SELLERSBURG, Ind. (CNS) — As the rosary was prayed aloud, 16-year-old Rebecca Reynolds knelt with her parents and three siblings near the altar of St. Paul Church in Sellersburg. Her eyes were turned upward toward the illumined statue of Mary.
She described the experience as “emotional.”
“I felt like she was actually with us while I was praying,” she said. “It was a once-in-a-lifetime experience.”
It was not just any statue that Rebecca and her family venerated. It was the traveling pilgrim statue of Our Lady of Fatima, a twin to the statue at the shrine in Fatima, Portugal, where Mary appeared six times to three shepherd children in 1917.
The statue is on a nearly two-year mission, from March 2016 through November 2017, to all 50 states in anticipation of the 100th anniversary of the final apparition of Mary at Fatima Oct. 13, 1917. The journey is called the “Tour for Peace.”
It is one of two statues commissioned in 1947 with the purpose of bringing the message of Fatima to the world. It was blessed in 1947 by the bishop of Fatima, and later by Pope Pius XII. It has been traveling for almost 70 years.
“The statues were commissioned for the millions of people who may never have the chance to go to Fatima in Portugal,” said Patrick Sabat, the statue’s custodian and tour coordinator. “Our Lady of Fatima comes to us.”
“I think this beautiful country, the United States, could lead this world to peace by means of prayer, penance and conversion, which is the message of Fatima,” Sabat told The Criterion, newspaper of the Archdiocese of Indianapolis. “The goal is to make it to 100 dioceses. As of now we already have 90 scheduled, so we’re very close to making that goal already.”
In the Archdiocese of Indianapolis, the statue visited St. Michael Parish in Brookville Aug. 18-20, and St. Paul Church of St. John Paul II Parish in Sellersburg Aug. 21.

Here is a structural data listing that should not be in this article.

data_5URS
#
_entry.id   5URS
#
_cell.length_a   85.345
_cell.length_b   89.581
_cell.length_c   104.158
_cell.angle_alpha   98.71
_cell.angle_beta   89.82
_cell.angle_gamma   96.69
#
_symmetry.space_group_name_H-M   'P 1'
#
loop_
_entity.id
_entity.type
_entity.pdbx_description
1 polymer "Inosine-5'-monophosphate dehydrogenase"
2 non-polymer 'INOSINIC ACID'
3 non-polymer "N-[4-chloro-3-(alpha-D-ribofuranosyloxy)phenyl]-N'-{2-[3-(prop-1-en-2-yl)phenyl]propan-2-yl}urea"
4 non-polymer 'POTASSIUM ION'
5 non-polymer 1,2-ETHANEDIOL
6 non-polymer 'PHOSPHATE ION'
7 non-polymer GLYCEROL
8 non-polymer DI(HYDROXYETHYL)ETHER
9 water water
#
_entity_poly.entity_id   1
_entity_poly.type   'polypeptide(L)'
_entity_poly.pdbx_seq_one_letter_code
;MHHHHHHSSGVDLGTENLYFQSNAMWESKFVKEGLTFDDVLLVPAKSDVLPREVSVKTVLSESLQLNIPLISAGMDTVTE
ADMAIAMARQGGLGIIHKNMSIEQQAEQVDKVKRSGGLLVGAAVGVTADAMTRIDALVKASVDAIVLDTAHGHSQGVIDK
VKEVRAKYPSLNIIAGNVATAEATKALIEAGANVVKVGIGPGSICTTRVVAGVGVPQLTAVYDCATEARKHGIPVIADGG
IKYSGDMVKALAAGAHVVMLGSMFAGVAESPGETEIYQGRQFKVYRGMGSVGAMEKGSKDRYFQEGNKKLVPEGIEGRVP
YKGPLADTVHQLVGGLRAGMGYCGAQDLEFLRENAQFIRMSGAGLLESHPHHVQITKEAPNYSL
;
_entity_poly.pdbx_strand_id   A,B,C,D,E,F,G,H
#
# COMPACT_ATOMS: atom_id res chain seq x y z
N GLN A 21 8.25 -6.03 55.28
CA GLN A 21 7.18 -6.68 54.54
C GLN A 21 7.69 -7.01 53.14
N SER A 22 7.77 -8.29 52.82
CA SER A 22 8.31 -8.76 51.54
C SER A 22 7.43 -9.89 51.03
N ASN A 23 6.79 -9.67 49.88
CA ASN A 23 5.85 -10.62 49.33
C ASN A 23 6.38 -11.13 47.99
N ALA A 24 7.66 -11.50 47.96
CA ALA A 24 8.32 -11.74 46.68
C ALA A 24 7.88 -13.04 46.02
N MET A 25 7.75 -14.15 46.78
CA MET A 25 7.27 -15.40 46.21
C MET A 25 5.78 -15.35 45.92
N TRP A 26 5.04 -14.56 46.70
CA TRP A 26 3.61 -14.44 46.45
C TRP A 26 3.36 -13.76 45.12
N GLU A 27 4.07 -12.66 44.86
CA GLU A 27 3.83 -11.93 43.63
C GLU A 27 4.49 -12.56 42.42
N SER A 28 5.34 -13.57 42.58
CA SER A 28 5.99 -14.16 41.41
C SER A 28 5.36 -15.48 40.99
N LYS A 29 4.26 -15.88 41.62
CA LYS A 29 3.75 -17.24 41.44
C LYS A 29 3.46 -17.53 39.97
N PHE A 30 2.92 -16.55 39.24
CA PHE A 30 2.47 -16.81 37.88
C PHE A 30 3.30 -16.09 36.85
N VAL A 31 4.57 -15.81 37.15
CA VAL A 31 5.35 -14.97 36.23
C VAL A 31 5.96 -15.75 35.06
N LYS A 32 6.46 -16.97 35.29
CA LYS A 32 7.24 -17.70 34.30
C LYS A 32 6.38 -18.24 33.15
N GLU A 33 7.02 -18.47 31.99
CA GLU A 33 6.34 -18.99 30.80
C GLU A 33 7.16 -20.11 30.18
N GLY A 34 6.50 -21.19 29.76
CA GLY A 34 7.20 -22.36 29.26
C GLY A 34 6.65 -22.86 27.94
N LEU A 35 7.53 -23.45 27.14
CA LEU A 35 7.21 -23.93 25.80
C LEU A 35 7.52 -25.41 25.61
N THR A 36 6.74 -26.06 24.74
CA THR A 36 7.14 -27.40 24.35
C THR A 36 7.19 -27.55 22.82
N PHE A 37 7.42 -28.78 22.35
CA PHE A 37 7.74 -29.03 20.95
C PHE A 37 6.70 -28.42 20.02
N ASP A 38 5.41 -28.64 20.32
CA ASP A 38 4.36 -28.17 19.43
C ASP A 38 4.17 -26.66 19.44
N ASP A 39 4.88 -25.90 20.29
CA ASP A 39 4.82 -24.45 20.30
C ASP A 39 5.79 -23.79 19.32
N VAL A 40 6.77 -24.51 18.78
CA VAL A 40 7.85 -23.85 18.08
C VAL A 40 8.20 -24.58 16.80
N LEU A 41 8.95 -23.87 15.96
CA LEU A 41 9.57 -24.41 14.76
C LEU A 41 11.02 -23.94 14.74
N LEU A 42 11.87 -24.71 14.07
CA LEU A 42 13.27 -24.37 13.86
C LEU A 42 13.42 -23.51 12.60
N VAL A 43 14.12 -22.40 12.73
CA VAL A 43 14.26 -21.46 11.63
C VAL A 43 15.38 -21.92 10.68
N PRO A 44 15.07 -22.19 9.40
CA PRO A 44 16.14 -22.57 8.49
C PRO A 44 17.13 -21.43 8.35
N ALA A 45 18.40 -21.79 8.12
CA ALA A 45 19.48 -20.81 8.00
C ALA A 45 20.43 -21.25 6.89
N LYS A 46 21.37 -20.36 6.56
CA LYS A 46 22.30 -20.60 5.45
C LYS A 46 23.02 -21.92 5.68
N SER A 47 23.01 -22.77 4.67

Rebecca and her family are members of St. John Paul II Parish. They visited St. Paul specifically to see the traveling pilgrim statue.
“Nothing big ever happens in little Sellersburg,” said Rebecca. “This is just amazing.”
Charles Whittaker, a fourth-degree Knight of Columbus, processed into the church with the statue. He said it was an honor to participate in the event.
“The (shepherd children) got to see how beautiful (Mary) was,” said Whittaker, a member of St. Augustine Parish in Jeffersonville. “We … felt her presence, and just that was beautiful.”
When asked about the statue, Father Thomas Clegg, pastor of St. John Paul II Parish, said it was “a great honor” to host it, and gave credit to parishioner Phyllis Burkholder for making the statue’s visit possible.
She said she got information from the World Apostolate of Fatima about the statue going throughout the U.S. as part of a world tour. Burkholder found out it would be in the Archdiocese of Indianapolis, “so I asked if she could come here.”
“I think people are really thrilled about seeing her. You can see that in their expressions and in their piety, praying before Our Lady,” she said.
Such prayer is precisely what Our Lady of Fatima called for, said Sabat during a talk he gave in the church.
“On the 13th of every month between May and October (in 1917), she held up the rosary and said to pray it every day,” he said. “Every time we have a problem? No, every day. Every week? No, every day. Every 13th day? No, every day.
“She said this prayer will bring peace. The Blessed Mother, the Queen of Peace, has said, ‘There will be peace if you do what I ask.’ That’s why the church calls it the ‘peace plan from heaven.’ ”
Sabat shared how on May 5, 1917, after several years of violence and death during World War I, Pope Benedict XV wrote a letter asking Catholics to invoke the name of Mary for peace. He declared that a new name would be added to the end of the “Litany of Loreto”: “Our Lady, Queen of Peace.”
“Eight days later, she came to Fatima,” Sabat said.
But the message Mary declared was not just for the people of Portugal, nor just for the circumstances of that time, he explained.
Turning to Jesus through Mary will result in peace, said Sabat.
“Those simple requests for prayer, penance and conversion, our consecration to her Immaculate Heart, to save souls, is the most important thing to do today to bring about the peace she promised,” he said.
Hoefer is a reporter at The Criterion, newspaper of the Archdiocese of Indianapolis.
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